We Regret to Report an Anomaly
Kandahar Airfield, January, 2013
You know, it had not been the best day of my life, that day back in the early spring of the year before when my mother had posted on my public Facebook wall that “your doctor’s office called and said your cholesterol is too high and they’ve written you a prescription for Lipitor.”
“Mom, you can write those kind of private things in a private message,” I reminded her in a text.
Gawd, cholesterol, I grumbled to myself, ripping open the box of mail my mother had forwarded to me there at my new Ed Center in Kandahar, Afghanistan. What could be worse?
This could. This letter from my doctor, the one I’d self-addressed to my Georgia address without giving it a second thought. It went a little something like this:
“We regret to inform patient ****** ***** (my name handwritten in the form letter blank) that her recent mammogram has come back abnormal. We regret to report an anomaly and we recommend that she follow up as soon as possible with her primary care provider and/or any recommended specialists.” I read it again, and again, and then again. Anomaly. Specialist.
And then I refolded the form letter, put it back in its envelope, and laid it flat on my desk, my own breezy handwriting looking back at me. Continue reading
Trigger warning: child abuse, sexual assault and violence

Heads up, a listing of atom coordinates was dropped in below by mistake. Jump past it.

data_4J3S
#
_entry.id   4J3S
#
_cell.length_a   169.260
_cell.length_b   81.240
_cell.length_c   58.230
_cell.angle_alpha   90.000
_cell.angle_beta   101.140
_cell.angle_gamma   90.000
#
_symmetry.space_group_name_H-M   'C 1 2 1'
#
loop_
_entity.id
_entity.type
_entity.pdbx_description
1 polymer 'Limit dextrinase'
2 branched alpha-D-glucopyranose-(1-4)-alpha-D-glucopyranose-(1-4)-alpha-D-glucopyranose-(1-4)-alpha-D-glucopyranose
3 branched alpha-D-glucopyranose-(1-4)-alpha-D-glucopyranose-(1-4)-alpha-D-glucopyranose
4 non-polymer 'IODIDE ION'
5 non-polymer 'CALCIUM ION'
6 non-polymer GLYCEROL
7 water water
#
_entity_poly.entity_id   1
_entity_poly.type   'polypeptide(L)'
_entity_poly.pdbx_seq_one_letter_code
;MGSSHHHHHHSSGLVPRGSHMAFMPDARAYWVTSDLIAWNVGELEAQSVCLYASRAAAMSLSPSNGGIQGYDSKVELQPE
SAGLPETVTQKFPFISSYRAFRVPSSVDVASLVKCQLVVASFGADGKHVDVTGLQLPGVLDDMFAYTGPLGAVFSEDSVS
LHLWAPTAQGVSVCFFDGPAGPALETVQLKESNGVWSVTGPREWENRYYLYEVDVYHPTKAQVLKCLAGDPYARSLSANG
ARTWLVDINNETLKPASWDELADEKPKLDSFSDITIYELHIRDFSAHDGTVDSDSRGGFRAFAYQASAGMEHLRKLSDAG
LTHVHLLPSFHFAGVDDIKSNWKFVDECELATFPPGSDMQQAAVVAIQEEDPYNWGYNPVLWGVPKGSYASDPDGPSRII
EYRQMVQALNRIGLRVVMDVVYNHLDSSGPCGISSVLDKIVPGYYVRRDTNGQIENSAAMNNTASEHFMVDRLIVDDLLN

“Cuz Christy, if you ever show up around here, I’m gonna kick your ass. And you know I can”; her heavy emphasis upon “know” reflected her conviction that she had done so previously.
Struggling to appease her fury, I conceded “Baby Sandy. You can kick my ass. But I’m still a pretty good runner and I’m not sure you’d catch me. We’re both old women now.”
“Oh, I’d catch you alright and knock that fuckin’ useless head off your shoulders,” Sandy snarled.
“But why? I’ve just been trying to help. What did I do? I love you. Always have. Always will. I worry about you every day and night. I wonder where you’re sleeping and eating. Are you safe, happy? The questions keep coming. But I get no answers. Ever.”
Without hesitating, Sandy barked “Because you left. You fucking left us here.”
The worst part about this allegation?
It was true.
And I’d do it again. Continue reading
Another Failed LDR
I taste him in your mouth, his name stretched
past three syllables on your frosted tongue.
Combination of lime & taffy dreams. Lipstick
on your teeth like perfumed blood. Kiss goodbye
blotted on the bathroom mirror. You hold
phones in place of babies & beaus. Condensed
love pressed to your ear like a conch shell.
It isn’t waves you long to hear, anymore
but merry message-chimes. Acronyms
absorbed into your workday. I’m shocked I hear
him in your voice, your disconnected overage,
the lack of hang-ups as you brush my gums
in your need to feel something IRL.
We all sound the same in text form. You won’t
even have to close your eyes & pretend.
Jennifer Ruth Jackson
is an award-winning poet and fiction writer whose work has appeared in Red Earth Review
, and more. She runs a blog for disabled and/or neurodivergent writers called The Handy, Uncapped Pen
from an apartment she shares with her husband. Follow her on Twitter @jenruthjackson